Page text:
Mazda hybrid boasts impressive new tech
Japanese car makers move toward electrification gathers momentum.
Almost two decades after Toyota launched its ground-breaking Prius hybrid, Mazda has returned serve by announcing the launch of its own petrol-electric hybrid models.
The Japanese brand is more accustomed to leading than trailing the pack, particularly with regards to new technology, but its journey to electrification has been slower than many of its rivals.
However, in a classic case of “better late than never”, the Hiroshima-based brand has announced the launch of its first hybrid-electric powertrain, dubbed Skyactiv-X M Hybrid, with a new Mazda3 variant that launched Australia-wide on 1 August. It will be followed in September by a Skyactiv-X M Hybrid version of the popular CX-30 compact SUV.
In both cases the new mild-hybrid technology will only be available on top-of-the-range Astina variants, with the Mazda3 X20 Astina priced from $40,590 (MRLP), and the CX-30 X20 Astina AWD priced at $46,490 (MRLP). That’s a jump of exactly $3000 over the previous range-topping G25 Astina models for both models.
While the addition of a 24V lithium-ion battery to the drivetrain of these petrol-powered Mazdas might trail the introduction of similar technology by rival car makers, Mazda is keen to point out that this is the first such application of hybrid-tech with its proprietary Skyactiv engine technology.
Mazda first introduce Skyactiv to its local range back in 2012 and has continued to refine the technology and introduce it to a growing number of its models in the ensuing years.
The company claims Skyactiv’s unique combustion chamber design and combustion-cycle technology achieves the high-revving performance of a petrol engine with the fuel efficiency, torque and response of a diesel.
Over and above that, the new 2.0-litre Skyactiv-X M Hybrid at the heart of the Mazda3 X20 and the CX-30 X20 is claimed to be the world’s first production petrol unit to exploit the benefits of diesel-like compression ignition.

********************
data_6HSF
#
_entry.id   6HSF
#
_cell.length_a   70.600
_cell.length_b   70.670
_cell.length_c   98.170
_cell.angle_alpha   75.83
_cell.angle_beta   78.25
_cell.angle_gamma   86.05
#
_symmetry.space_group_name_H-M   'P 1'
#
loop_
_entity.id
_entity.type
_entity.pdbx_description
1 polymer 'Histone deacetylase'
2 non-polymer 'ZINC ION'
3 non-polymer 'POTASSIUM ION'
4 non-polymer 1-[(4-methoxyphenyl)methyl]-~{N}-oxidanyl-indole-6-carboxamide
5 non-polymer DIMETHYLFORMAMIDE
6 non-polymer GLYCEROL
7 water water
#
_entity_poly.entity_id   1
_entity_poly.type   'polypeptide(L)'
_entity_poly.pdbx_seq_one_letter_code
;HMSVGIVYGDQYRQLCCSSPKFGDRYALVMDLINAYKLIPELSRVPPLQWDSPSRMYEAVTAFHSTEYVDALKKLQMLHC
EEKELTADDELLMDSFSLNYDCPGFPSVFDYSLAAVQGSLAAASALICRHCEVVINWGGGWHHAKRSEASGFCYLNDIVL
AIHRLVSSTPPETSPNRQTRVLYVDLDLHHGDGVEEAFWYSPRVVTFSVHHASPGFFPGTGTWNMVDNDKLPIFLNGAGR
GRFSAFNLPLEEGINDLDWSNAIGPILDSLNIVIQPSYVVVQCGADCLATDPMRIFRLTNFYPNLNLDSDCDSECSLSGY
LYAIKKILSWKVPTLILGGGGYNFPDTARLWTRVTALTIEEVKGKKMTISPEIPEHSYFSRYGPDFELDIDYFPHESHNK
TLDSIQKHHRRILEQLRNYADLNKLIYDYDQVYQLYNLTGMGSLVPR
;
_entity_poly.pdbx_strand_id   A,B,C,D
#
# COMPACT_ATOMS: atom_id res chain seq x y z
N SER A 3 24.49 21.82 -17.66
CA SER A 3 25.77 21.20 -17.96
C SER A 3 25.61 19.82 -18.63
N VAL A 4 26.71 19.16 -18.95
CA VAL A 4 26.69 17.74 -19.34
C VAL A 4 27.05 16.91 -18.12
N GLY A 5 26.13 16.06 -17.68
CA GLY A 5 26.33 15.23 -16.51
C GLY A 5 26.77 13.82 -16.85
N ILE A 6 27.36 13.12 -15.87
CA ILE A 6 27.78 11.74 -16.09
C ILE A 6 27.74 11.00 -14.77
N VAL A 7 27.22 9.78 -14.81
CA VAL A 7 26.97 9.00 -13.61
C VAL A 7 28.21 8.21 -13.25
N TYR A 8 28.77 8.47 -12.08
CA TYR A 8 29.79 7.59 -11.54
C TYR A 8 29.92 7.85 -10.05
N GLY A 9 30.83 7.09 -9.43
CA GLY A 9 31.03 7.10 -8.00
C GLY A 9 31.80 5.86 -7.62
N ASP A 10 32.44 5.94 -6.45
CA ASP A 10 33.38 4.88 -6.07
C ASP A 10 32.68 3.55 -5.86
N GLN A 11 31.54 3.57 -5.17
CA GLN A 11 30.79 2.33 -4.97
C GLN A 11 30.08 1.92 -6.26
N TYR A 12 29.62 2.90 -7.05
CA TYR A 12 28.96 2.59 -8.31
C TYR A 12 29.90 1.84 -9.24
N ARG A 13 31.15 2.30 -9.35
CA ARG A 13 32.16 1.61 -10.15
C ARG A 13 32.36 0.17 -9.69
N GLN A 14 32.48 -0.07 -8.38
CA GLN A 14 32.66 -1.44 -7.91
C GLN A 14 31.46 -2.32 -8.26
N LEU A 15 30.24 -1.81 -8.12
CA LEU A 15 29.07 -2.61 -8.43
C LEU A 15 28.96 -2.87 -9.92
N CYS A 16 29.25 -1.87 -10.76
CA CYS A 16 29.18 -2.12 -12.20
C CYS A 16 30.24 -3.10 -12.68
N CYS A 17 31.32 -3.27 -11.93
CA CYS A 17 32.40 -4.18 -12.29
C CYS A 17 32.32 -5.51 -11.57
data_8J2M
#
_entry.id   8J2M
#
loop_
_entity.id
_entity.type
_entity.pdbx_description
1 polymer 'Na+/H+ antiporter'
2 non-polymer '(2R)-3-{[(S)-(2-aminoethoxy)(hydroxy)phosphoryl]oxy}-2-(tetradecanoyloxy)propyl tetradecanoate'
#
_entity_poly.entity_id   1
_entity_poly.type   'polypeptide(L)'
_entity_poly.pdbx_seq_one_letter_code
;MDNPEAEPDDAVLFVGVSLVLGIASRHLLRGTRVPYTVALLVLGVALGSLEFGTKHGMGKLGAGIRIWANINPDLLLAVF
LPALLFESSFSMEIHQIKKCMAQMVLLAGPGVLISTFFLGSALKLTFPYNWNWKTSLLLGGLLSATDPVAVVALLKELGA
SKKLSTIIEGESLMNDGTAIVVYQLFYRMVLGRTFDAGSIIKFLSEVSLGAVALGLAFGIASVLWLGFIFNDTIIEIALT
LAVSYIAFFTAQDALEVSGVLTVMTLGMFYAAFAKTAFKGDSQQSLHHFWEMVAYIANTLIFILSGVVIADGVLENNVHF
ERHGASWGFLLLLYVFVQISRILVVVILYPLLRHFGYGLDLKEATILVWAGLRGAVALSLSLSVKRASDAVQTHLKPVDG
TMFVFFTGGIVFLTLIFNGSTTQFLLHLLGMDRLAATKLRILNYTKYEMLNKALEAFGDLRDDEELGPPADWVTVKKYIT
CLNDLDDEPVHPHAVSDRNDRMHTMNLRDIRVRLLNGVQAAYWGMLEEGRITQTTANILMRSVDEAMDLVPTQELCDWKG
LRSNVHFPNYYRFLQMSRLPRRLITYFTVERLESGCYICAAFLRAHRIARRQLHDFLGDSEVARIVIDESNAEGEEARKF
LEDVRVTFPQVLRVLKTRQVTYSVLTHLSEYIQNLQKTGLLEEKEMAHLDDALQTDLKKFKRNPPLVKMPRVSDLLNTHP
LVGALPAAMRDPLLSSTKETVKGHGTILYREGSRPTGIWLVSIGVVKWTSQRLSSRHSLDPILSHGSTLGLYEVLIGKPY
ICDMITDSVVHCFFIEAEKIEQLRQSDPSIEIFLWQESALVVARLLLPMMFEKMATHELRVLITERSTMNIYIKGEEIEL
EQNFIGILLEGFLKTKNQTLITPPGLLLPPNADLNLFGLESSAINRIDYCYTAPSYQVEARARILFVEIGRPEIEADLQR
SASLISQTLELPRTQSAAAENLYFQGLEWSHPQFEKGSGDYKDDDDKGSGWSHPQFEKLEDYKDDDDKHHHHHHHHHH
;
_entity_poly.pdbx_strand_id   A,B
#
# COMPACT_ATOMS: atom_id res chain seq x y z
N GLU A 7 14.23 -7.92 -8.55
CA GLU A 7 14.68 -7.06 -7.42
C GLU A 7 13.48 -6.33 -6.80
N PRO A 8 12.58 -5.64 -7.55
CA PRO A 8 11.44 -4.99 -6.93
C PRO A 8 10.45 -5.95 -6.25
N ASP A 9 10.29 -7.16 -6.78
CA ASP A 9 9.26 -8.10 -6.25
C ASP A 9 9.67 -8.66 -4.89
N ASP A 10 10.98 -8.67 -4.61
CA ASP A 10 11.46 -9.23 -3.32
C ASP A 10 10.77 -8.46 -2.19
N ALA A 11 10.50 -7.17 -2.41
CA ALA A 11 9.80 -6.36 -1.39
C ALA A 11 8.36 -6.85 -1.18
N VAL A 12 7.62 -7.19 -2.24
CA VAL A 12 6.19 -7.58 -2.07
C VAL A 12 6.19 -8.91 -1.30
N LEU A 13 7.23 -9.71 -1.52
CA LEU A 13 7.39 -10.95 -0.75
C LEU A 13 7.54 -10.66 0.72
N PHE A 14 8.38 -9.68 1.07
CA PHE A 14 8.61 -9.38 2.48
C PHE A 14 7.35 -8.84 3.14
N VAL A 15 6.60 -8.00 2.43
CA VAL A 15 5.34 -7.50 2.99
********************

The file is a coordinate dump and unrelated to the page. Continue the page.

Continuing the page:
According to Mazda, Skyactiv-X utilises something called Spark Controlled Compression Ignition (SPCCI), a new engineering concept that allows the engine to switch seamlessly between conventional spark ignition and compression ignition combustion by using a spark to trigger both types of combustion in different ways.
In SPCCI mode, a split injection process creates separate zones of fuel-air mixture inside the combustion chamber, Mazda claims.
First, a very lean fuel-to-air mixture is injected into the combustion chamber during the intake stroke, and then a zone of atomised fuel is precisely injected directly around the spark plug during the compression stroke.
That small injection of atomised fuel directly around the spark plug builds a richer core so that when the spark fires, it ignites this core of fuel and air.
This increases pressure in the combustion chamber to the point where the lean mixture rapidly combusts.
In the case of these two new models, Skyactiv-X is combined with a compact and efficient mild-hybrid system dubbed Mazda M Hybrid.
It features a belt-driven integrated starter generator (ISG) and a 24V lithium-ion battery.
Mazda says the combination never directly drives the vehicle but instead supports greater gains in fuel economy by recycling energy recovered during deceleration and powering the ISG, which effectively functions as an electric motor, to assist the engine.
We’ve not yet had the opportunity to drive the new models but Mazda claims the new 2.0-litre Skyactiv-X M Hybrid offers “a premium driving feel that enhances the refinement of its vehicles”, and along with being its first use of electrification on its vehicles, is the next step in its multi-solution approach to reducing emissions.
Like many car companies, Mazda has set itself strict emissions targets, including a 50% reduction of corporate average "well-to-wheel" carbon dioxide emissions by 2030, based on its 2010 levels, and a 90% reduction on those levels by 2050.
Mazda cites the introduction of the Skyactiv-X engine as a major milestone in its achieving these goals, adding that it believes internal combustion engines will continue to power the majority of cars worldwide for many years to come.